0:36:20.2 Jared Hamilton: I've always said coaching is, it's why you and I are both coaches, is the ultimate life hack for whatever it is. I tell people, you can either save time or money, but you can't save both. You can either spend a little bit amount of money and let yourself suffer for the next decade. Not to try to extrapolate something that it's not, but the unfortunate fact in the world of transformation, that's how it is for most people. The amount of people I talk to who have been what I call part of the dieting for decades club. Whereas if you knew what you knew, and if someone's listening to this and they're like, I've been doing this for five, 10, 15 years of struggle, it's like, if you knew what you know now, back in year one, would you have spent a little bit of money, work with a bad ass coach to get you off the ground and in a good spot with lots of momentum and get your confidence and get your foundation built? Now that at what, six months. It's crazy what six to 12 months of really good coaching will do. It'll change your life. It's insane.
0:37:11.0 Susan Niebergall: Hundred percent. And we see so many people who might be brand new to strength training and who are trying to learn online. And let me tell you something, that's super hard to do. That's super hard to do. And as you get to be in my age bracket, that's really hard to do, unless you are a go-getter, you take initiative, you're gonna do your research, you're gonna film yourself, you're gonna study. Most people aren't gonna do that, right?
0:37:36.3 Jared Hamilton: Yeah.
0:37:36.9 Susan Niebergall: I mean, most people aren't. That's why you hire a coach to help you with all of this stuff, whether it's in person, online, whatever. I always recommend people of my age bracket to start with somebody in person first, so you feel comfortable doing things safely and effectively. And then, you don't have to work with them forever, but work with them so you start feeling more comfortable.
0:37:55.9 Jared Hamilton: Sure.
0:37:56.0 Susan Niebergall: And then you can explore all kinds of options, you know?
0:37:58.3 Jared Hamilton: Yeah. And this way, you're not gonna just fuck yourself, you know? It's like, especially... In my realm, where I really love to lean into the deeper inner stuff, like the binge eating emotionally to sabotage that... The real gray area stuff. Half the time, especially with even that stuff, you're half the problem, where our... Psychology teaches us that our minds crave what's familiar. Well, if you have a decade of struggle, you're gonna unconsciously drift towards that way until you have someone saying, "You're fucking doing it. Stop it. We gotta to go over here now," you know?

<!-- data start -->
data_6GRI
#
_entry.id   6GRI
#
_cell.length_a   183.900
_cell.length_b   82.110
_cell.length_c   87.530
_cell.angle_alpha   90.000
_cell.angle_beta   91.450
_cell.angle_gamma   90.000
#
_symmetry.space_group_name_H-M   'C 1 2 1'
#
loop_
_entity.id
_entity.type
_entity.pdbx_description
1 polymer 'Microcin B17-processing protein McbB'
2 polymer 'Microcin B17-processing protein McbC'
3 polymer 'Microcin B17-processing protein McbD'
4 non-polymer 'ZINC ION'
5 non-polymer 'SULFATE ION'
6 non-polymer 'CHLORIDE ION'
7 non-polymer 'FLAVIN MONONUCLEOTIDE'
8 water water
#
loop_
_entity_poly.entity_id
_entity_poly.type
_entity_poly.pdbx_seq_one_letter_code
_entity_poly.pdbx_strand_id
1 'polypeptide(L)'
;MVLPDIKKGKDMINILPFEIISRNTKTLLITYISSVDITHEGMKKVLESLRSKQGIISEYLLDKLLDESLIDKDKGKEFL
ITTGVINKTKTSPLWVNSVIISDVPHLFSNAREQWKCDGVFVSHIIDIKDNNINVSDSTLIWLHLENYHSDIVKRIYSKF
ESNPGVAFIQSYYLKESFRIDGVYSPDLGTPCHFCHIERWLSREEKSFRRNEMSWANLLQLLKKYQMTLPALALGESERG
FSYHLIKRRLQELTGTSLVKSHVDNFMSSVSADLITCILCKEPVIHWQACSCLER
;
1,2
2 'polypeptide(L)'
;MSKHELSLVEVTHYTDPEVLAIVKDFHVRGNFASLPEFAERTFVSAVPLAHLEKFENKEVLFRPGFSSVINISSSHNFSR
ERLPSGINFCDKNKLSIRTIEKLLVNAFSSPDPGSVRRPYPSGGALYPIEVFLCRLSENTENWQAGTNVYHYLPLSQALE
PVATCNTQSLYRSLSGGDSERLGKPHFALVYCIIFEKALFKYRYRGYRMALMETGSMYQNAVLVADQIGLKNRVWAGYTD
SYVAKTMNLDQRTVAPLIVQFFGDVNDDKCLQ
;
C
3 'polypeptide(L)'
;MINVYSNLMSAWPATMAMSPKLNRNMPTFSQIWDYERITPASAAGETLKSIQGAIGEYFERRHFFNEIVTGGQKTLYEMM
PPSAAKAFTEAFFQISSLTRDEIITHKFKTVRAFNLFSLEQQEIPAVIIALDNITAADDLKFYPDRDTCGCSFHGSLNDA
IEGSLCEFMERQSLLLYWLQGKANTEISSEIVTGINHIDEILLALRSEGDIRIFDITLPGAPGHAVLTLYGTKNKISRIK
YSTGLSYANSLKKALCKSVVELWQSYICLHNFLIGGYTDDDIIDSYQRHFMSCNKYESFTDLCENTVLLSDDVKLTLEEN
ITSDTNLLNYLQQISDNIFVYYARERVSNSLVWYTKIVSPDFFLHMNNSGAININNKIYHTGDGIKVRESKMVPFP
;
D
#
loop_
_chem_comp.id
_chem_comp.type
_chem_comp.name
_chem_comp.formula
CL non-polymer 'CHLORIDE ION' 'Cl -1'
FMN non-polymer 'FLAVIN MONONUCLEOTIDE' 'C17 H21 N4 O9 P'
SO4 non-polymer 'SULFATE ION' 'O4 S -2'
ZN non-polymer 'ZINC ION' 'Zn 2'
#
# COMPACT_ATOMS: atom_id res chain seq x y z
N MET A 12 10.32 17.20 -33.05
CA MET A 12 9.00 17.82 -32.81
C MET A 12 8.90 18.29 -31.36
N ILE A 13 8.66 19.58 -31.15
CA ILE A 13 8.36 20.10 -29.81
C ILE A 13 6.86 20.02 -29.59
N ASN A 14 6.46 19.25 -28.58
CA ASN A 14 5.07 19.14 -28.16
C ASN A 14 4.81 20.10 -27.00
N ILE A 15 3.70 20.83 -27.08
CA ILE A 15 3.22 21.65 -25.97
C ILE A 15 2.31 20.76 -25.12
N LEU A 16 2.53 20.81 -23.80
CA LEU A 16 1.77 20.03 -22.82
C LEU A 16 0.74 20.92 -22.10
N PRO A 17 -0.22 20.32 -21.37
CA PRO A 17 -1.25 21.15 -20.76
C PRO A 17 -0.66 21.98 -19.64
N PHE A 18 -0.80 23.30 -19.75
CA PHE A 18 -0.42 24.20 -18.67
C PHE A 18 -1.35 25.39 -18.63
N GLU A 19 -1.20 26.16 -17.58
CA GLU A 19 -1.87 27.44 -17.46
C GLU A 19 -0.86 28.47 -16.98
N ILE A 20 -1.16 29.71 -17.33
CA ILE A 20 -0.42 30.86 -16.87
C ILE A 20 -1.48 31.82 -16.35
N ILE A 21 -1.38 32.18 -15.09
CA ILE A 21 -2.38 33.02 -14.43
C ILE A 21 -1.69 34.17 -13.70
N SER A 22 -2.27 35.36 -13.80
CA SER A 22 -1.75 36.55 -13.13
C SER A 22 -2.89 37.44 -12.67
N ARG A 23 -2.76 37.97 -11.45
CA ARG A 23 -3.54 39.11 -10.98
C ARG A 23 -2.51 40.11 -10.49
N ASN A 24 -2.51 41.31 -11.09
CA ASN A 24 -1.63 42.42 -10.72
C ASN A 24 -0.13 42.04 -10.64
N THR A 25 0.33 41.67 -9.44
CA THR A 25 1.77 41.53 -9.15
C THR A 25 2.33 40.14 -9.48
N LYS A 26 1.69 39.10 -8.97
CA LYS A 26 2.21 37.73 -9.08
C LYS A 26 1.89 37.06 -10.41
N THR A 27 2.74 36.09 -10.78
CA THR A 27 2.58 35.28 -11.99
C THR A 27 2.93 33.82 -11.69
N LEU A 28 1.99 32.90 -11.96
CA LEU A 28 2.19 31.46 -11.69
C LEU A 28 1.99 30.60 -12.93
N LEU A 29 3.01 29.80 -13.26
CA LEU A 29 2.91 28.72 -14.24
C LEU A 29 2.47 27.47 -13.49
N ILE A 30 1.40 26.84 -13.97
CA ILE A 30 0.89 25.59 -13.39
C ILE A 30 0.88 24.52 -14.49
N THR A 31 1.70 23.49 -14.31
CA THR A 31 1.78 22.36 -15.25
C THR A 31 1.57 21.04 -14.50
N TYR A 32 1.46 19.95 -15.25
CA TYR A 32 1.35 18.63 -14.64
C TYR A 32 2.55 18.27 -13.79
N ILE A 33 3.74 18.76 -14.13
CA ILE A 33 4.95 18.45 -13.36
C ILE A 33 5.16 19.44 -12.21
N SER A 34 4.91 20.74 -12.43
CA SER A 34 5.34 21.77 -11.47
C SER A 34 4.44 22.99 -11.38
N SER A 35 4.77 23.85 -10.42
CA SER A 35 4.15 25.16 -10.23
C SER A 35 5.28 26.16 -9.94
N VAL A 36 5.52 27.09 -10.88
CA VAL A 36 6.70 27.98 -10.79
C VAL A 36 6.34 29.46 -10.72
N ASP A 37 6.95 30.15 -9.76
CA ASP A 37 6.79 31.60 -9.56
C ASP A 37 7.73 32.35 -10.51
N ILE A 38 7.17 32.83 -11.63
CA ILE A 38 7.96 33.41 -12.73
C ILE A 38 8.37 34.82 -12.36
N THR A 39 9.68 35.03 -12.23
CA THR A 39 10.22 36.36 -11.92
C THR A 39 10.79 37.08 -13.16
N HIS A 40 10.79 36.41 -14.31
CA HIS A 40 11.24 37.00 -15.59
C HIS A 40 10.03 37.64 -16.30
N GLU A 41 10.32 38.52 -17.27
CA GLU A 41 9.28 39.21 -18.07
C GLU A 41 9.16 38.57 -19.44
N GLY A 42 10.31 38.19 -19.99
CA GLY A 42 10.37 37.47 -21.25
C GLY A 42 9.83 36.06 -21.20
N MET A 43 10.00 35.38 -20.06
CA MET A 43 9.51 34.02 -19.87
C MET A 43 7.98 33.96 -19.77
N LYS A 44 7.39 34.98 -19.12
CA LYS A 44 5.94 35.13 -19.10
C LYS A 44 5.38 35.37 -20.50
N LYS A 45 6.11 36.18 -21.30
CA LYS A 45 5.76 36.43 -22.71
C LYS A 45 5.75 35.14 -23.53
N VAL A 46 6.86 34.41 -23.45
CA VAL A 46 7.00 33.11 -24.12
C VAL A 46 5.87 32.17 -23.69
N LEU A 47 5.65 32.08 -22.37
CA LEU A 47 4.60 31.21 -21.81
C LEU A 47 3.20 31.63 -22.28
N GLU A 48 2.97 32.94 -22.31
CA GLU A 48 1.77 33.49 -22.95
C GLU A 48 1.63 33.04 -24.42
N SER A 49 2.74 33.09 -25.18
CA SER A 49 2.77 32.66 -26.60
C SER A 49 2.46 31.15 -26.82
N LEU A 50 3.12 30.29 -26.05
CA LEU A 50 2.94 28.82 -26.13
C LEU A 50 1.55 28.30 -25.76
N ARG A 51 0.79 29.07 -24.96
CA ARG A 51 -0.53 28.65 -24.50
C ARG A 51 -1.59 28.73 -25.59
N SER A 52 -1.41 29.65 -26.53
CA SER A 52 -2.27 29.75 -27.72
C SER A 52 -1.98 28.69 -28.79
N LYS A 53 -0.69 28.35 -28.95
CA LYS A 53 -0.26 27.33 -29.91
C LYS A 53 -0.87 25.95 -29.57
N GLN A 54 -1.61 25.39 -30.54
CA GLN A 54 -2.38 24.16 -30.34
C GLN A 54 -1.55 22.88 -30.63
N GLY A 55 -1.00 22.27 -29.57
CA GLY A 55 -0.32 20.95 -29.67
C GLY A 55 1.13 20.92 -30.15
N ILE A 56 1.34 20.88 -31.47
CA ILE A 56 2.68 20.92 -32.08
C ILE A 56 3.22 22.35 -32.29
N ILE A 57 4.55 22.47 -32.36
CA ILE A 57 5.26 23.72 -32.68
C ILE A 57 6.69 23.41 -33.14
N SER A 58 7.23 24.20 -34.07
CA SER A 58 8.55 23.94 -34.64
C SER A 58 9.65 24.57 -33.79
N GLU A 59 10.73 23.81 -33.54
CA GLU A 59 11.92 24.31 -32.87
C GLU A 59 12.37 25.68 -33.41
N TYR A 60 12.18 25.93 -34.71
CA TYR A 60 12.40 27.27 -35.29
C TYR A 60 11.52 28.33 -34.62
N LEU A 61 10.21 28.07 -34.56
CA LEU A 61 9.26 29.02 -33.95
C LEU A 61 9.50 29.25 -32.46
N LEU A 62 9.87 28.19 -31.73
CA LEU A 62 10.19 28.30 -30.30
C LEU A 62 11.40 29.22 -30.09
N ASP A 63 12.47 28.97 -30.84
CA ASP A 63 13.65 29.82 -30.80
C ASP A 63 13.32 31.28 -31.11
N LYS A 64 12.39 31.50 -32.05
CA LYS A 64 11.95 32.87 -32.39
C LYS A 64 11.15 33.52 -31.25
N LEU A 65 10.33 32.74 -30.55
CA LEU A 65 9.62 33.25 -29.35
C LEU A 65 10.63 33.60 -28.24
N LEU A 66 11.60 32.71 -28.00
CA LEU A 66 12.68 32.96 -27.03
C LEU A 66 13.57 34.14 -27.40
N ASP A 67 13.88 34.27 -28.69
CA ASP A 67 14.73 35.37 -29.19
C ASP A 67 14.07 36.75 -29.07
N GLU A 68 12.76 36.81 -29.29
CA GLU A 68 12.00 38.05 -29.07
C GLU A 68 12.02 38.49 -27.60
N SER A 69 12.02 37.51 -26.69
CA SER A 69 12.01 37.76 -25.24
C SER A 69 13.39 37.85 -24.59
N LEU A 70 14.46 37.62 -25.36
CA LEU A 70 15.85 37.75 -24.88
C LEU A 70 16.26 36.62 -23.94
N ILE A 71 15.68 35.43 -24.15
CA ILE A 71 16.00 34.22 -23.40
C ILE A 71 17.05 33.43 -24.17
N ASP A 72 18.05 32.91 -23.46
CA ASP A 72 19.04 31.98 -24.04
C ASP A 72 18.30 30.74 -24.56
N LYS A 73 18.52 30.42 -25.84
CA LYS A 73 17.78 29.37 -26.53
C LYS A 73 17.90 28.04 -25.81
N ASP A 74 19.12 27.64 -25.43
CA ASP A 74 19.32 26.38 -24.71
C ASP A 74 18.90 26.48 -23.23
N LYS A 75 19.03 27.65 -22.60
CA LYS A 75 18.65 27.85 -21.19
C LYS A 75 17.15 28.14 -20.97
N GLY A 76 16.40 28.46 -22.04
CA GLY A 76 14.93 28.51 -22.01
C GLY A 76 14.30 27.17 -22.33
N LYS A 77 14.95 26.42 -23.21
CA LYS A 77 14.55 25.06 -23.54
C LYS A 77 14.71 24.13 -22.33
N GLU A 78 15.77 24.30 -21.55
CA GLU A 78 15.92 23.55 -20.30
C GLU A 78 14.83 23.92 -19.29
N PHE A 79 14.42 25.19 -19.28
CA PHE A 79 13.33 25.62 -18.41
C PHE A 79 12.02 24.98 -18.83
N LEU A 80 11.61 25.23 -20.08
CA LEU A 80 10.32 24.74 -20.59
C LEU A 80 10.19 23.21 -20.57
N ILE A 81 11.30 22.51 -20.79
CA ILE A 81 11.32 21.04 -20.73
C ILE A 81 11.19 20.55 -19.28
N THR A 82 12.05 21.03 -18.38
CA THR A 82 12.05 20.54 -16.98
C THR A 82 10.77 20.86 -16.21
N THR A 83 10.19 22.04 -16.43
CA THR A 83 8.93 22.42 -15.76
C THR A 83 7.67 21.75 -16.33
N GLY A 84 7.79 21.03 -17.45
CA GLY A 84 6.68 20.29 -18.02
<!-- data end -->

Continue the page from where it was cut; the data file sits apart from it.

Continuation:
0:38:30.5 Susan Niebergall: Yeah, yeah.
0:38:31.6 Jared Hamilton: Even getting back to the jiu-jitsu analogy, there was a technique I was struggling with; I was working with that savage fucking brown belt. And I was... Like, in jiu-jitsu, where you lack in technique, you make up for in effort, right? And I'm sucking, 'cause he's a killer. And I was making basic fundamental incorrect moves. My hips were up, I wasn't cutting my hip, and he goes, "Stop. Pause." What? "Look where your hips are," and I go, "Oh, shit, they're up." He goes, "Cut your fucking hip." And I go, "Oh," and there went his arm. And he's like, "Where's my hip check?" I'm like, "Oh shit." I put my hand to check his hip. And it's like these basic fundamental things, 'cause I'm so overwhelmed with the roadblock in front of me. I didn't realize my whole... Everything got sloppy. But how often do we see someone so frustrated, the scale isn't losing, isn't going down, so now they're starting over Monday, or they're so overwhelmed with binge eating that now they're like... They're not even tracking their calories anymore, where it's like, we have so many moving pieces, and it's so hard. And for most people to do this on their own... Not that they can't, but some people blatantly can't. But then other people, it will take them, quite literally, literal years longer trying to play this game on their own versus three, four, five, six months with the right person, and it's like, it's over.
0:39:44.9 Susan Niebergall: Hundred percent. There'll be so many starts and stops over. You know, start over, try it again, start over, and the frustration level will be outrageous.
0:39:53.4 Jared Hamilton: Yeah. No, I love that. I love it. Is there... I'm curious, is there anything else, like lately for you, that you've been like... That you've been seeing with people you're talking to and working with and conversations you're having? Has there been anything specific that's really been standing out amongst more prominent struggles people are having or bigger solutions or anything like that lately?
0:40:13.4 Susan Niebergall: I think the thing that comes to me is, everyone wants to build muscle, right?
0:40:17.9 Jared Hamilton: Mm-hmm.